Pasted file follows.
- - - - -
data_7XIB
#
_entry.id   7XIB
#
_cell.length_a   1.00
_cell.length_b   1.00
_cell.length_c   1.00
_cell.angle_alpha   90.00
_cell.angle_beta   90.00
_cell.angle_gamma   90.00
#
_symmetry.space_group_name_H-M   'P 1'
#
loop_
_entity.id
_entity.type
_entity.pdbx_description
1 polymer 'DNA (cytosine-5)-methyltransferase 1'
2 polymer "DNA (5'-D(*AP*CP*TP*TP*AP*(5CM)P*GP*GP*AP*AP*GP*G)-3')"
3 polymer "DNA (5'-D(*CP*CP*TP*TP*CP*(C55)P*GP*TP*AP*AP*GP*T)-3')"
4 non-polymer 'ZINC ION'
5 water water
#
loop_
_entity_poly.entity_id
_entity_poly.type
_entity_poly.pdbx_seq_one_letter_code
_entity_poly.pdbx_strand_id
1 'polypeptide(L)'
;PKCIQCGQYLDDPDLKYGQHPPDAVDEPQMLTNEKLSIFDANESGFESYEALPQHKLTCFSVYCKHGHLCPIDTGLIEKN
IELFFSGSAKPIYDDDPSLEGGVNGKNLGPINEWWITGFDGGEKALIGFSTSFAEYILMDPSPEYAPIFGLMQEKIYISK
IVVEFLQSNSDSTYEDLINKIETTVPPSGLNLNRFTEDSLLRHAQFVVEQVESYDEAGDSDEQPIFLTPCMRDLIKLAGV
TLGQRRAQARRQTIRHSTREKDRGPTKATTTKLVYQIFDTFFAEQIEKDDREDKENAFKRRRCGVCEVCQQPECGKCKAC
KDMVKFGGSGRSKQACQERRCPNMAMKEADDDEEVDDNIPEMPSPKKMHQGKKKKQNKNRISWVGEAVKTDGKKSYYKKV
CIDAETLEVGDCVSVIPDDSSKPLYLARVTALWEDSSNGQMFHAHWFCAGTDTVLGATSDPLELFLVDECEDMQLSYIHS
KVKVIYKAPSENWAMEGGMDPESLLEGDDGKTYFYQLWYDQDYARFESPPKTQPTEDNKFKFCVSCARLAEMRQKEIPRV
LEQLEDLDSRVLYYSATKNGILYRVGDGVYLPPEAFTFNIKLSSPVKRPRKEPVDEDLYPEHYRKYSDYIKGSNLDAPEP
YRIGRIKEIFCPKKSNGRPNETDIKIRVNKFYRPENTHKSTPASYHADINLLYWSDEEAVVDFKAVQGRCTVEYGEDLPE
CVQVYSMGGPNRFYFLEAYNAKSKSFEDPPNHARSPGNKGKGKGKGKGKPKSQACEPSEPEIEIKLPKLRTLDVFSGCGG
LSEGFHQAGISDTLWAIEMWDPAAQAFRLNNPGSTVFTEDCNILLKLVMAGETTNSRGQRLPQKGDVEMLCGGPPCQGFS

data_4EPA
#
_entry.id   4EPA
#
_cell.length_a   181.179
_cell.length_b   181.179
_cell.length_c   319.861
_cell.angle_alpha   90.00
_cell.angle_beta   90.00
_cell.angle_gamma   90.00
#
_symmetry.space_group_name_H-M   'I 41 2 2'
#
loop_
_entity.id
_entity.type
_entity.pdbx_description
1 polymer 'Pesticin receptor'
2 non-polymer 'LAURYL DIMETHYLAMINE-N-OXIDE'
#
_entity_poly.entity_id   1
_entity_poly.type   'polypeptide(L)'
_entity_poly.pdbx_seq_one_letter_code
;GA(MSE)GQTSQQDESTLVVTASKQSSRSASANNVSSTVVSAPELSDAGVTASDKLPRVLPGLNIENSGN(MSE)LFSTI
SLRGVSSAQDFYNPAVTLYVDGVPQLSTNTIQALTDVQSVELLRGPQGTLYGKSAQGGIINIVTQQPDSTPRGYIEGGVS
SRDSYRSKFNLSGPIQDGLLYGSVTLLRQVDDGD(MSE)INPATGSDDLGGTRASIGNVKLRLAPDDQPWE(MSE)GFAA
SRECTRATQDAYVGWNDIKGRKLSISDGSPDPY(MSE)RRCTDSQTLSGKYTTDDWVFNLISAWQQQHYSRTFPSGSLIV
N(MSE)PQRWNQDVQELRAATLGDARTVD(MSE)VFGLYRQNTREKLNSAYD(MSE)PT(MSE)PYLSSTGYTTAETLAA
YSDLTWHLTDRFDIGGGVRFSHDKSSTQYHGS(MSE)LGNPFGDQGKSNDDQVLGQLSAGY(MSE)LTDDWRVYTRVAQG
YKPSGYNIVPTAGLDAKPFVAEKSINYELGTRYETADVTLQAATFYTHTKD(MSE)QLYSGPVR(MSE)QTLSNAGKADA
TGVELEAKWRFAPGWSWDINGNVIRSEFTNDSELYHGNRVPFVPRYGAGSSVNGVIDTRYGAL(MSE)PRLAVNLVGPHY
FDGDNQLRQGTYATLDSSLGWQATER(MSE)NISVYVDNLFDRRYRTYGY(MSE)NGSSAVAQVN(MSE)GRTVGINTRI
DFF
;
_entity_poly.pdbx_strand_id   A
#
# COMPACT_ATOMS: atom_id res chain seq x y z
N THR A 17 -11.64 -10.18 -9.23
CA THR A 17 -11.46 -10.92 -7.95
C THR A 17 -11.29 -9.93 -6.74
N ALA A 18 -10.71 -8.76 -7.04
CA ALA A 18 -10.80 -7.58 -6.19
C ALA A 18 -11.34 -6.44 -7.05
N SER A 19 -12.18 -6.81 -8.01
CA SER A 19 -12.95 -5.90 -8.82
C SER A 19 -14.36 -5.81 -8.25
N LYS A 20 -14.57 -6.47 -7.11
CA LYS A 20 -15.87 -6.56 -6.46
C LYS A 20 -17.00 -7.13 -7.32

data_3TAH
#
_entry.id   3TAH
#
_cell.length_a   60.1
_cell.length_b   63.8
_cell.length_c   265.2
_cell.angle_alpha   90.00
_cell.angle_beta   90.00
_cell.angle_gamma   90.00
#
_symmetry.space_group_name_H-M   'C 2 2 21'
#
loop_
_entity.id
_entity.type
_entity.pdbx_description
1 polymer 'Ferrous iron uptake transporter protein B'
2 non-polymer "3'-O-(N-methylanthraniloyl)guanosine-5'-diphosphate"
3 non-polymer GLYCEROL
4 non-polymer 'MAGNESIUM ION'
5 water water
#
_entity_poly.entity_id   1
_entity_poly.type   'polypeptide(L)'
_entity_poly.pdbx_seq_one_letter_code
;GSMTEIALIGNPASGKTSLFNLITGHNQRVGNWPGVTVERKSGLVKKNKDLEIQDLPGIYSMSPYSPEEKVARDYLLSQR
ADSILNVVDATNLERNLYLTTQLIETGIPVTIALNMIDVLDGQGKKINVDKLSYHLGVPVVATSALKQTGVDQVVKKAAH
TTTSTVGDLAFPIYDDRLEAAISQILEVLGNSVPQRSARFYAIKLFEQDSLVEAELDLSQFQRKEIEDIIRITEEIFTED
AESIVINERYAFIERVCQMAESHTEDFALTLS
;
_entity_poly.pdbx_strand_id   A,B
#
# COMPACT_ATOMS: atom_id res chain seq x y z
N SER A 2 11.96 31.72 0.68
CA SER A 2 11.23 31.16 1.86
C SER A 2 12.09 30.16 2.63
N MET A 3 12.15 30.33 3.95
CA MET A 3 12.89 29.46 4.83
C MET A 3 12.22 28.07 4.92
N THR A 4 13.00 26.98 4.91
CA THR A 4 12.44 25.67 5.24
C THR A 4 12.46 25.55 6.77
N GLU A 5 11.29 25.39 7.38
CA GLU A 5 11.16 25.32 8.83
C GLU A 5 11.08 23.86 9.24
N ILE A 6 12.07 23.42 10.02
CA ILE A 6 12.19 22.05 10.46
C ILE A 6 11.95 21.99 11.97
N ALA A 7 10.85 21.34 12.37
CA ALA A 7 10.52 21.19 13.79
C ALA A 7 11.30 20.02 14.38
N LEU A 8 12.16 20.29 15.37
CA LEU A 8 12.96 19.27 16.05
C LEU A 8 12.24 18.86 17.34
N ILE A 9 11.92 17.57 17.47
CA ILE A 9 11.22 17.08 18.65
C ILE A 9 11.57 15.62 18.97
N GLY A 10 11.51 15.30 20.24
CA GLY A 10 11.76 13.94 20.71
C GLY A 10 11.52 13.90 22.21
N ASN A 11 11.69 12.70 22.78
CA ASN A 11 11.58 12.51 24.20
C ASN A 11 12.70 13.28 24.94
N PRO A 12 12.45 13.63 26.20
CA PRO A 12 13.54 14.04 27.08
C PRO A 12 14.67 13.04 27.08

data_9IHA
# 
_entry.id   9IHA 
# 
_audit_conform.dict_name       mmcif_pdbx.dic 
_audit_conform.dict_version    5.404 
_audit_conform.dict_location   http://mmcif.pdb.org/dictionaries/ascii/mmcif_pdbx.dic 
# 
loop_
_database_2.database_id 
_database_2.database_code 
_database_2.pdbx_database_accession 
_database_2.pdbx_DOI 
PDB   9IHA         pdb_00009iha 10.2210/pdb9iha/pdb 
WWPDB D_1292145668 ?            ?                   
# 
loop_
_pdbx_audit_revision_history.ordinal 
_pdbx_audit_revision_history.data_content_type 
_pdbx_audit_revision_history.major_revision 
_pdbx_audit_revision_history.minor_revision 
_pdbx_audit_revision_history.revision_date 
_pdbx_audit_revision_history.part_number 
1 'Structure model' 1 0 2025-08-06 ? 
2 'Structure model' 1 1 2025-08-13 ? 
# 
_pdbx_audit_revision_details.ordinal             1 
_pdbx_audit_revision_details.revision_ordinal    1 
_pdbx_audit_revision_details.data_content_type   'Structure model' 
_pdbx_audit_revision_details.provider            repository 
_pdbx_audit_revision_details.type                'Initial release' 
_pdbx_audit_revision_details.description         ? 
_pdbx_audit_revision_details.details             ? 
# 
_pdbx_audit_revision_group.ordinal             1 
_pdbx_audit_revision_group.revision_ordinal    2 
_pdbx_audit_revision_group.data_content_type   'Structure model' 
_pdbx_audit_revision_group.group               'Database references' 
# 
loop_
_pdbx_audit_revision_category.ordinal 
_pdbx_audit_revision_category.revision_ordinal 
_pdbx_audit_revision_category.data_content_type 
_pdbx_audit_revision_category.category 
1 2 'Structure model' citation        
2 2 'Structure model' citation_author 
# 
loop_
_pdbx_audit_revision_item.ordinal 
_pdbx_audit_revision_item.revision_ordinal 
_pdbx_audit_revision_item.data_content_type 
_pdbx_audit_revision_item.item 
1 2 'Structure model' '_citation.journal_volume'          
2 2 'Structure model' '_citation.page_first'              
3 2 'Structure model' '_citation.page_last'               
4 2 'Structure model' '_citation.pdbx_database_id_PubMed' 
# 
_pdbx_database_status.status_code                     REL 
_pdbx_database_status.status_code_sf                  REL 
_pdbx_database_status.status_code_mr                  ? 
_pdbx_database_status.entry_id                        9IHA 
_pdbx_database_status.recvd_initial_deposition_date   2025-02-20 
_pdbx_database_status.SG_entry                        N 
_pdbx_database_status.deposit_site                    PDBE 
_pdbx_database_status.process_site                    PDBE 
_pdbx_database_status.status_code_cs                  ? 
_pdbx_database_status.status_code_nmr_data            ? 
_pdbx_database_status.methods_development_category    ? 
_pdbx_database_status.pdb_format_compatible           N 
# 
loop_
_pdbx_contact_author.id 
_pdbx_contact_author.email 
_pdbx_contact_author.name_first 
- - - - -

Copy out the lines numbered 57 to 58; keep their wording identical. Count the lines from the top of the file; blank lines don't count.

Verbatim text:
_entity.pdbx_description
1 polymer 'Pesticin receptor'